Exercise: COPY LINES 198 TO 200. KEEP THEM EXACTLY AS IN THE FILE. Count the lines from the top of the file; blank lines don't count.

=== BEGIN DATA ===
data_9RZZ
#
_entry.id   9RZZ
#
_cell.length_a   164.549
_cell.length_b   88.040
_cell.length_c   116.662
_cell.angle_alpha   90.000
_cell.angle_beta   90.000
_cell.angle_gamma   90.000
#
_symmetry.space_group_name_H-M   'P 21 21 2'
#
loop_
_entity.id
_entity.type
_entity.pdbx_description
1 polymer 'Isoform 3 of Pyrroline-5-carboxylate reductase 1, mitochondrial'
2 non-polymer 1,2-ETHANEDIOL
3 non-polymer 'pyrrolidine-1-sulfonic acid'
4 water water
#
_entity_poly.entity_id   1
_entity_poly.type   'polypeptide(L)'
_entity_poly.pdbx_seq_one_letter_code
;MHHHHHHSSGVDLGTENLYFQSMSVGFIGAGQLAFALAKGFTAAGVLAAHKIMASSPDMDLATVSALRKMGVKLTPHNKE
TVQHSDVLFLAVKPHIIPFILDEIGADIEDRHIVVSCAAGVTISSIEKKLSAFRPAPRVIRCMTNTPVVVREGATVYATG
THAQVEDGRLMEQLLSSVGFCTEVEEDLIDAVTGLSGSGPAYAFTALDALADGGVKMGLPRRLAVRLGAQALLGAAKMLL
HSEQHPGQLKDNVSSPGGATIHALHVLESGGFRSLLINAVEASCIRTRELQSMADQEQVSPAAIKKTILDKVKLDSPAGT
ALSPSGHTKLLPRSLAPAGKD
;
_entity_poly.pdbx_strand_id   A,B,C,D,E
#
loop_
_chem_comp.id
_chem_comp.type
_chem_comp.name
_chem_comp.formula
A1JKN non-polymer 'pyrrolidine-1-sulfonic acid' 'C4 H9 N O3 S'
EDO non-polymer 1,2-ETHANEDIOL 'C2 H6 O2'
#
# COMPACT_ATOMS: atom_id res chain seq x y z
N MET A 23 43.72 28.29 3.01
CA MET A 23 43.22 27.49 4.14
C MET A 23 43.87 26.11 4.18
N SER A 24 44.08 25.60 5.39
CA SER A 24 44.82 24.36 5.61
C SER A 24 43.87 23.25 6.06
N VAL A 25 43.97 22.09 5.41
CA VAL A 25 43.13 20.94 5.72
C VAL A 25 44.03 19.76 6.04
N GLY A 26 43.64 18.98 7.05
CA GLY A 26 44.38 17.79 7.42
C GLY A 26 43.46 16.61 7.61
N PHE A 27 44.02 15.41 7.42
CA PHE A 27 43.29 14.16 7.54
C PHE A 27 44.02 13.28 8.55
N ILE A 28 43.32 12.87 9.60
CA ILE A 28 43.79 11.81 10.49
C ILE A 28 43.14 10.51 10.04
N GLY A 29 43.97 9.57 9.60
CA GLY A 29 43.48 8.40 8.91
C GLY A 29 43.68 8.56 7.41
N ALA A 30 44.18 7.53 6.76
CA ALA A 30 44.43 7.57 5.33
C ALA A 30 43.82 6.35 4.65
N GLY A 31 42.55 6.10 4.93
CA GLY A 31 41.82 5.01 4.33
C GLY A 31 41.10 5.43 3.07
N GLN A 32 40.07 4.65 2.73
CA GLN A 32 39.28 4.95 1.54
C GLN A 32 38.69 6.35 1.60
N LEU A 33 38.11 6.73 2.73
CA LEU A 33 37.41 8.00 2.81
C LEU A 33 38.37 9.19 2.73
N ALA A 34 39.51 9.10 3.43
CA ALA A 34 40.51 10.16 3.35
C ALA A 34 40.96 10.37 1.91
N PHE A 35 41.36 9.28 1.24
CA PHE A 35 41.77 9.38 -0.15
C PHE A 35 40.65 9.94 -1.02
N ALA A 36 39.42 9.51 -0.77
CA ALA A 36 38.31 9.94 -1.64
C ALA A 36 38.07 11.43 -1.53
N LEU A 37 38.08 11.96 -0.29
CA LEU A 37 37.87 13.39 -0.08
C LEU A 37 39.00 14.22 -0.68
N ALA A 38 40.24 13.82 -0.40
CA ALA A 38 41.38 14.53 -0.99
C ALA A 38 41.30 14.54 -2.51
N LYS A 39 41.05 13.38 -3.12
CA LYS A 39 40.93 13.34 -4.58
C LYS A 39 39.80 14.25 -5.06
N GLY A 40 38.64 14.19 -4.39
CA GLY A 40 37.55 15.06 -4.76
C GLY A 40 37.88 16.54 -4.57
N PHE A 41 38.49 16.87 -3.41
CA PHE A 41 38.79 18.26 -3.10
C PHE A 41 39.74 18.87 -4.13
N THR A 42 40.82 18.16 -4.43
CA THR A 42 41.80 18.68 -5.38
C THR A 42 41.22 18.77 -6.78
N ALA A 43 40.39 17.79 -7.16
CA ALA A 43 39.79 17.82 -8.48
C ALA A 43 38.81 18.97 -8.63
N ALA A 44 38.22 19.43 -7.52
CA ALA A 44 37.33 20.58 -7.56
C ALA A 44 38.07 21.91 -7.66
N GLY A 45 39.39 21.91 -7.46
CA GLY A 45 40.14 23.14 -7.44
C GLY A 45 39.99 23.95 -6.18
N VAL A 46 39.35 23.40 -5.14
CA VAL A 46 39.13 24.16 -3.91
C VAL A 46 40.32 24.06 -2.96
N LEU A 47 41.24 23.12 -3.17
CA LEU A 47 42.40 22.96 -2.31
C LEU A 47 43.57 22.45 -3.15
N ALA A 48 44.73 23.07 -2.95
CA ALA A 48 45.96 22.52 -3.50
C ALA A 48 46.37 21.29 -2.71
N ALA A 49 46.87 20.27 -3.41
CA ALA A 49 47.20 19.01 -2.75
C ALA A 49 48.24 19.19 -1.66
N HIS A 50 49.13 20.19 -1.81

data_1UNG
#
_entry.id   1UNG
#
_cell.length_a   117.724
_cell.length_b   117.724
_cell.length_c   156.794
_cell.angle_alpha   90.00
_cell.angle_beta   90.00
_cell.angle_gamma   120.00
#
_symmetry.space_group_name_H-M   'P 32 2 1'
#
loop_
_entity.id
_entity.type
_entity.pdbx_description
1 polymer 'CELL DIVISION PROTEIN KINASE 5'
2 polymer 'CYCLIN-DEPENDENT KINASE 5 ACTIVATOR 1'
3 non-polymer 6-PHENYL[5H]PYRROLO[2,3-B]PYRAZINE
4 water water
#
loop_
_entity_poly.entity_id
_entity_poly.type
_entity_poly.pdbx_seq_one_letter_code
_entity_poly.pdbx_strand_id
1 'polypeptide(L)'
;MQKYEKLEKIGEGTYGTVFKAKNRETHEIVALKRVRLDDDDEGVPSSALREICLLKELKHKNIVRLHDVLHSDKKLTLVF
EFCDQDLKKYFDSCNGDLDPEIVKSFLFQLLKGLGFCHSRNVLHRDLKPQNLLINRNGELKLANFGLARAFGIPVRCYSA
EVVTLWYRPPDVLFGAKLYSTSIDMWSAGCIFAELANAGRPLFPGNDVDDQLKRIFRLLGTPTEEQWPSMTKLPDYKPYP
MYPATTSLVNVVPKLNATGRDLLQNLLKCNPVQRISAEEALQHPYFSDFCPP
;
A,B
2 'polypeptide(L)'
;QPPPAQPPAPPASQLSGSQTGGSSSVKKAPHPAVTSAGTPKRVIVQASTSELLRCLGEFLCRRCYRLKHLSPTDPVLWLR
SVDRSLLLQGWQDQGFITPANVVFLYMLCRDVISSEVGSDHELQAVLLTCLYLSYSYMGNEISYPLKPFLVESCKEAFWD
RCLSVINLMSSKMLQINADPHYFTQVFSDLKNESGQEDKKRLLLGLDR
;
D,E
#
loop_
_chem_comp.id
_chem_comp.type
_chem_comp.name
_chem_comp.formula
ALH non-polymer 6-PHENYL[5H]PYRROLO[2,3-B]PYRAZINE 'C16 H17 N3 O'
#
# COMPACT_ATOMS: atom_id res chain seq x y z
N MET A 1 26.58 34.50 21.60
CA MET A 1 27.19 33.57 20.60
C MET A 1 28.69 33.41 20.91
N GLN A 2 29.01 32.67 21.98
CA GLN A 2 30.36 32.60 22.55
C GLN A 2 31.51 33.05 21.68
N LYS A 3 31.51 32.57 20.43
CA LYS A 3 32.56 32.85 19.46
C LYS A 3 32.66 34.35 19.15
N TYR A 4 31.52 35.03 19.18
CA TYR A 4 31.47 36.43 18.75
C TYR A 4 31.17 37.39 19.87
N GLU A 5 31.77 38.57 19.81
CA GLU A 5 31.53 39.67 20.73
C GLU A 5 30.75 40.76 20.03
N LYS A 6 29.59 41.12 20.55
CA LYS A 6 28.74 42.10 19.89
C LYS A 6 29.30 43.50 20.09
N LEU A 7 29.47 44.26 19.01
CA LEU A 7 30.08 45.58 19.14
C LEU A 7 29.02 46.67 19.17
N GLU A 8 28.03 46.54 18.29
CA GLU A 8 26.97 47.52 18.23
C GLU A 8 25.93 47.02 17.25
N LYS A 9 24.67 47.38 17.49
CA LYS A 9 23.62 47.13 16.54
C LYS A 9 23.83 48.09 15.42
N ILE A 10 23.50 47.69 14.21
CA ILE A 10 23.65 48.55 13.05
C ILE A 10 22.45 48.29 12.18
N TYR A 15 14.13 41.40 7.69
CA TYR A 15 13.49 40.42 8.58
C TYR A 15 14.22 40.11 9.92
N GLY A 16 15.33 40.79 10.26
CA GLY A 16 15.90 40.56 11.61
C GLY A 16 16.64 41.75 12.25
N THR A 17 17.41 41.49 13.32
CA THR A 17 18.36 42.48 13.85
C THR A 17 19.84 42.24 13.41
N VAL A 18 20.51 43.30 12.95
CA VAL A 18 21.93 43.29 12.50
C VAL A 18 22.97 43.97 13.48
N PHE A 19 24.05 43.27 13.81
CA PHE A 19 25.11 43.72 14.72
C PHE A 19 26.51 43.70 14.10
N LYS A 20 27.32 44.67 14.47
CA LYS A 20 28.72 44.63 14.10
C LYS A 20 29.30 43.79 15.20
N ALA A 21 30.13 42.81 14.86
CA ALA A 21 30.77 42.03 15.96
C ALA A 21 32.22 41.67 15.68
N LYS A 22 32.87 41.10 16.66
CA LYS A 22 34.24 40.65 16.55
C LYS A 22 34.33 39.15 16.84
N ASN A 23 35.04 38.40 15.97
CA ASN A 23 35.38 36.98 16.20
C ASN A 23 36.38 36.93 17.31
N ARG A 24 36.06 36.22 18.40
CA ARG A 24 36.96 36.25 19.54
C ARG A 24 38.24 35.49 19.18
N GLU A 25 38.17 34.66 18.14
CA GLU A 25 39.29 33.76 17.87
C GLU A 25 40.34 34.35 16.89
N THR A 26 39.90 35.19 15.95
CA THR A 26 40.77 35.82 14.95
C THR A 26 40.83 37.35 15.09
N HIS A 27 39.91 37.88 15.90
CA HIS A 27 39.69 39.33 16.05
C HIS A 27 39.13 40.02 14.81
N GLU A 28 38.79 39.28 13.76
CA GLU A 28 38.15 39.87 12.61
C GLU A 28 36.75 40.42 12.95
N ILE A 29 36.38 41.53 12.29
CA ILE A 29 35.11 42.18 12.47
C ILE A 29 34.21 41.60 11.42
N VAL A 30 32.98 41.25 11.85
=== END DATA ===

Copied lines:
N LYS A 9 24.67 47.38 17.49
CA LYS A 9 23.62 47.13 16.54
C LYS A 9 23.83 48.09 15.42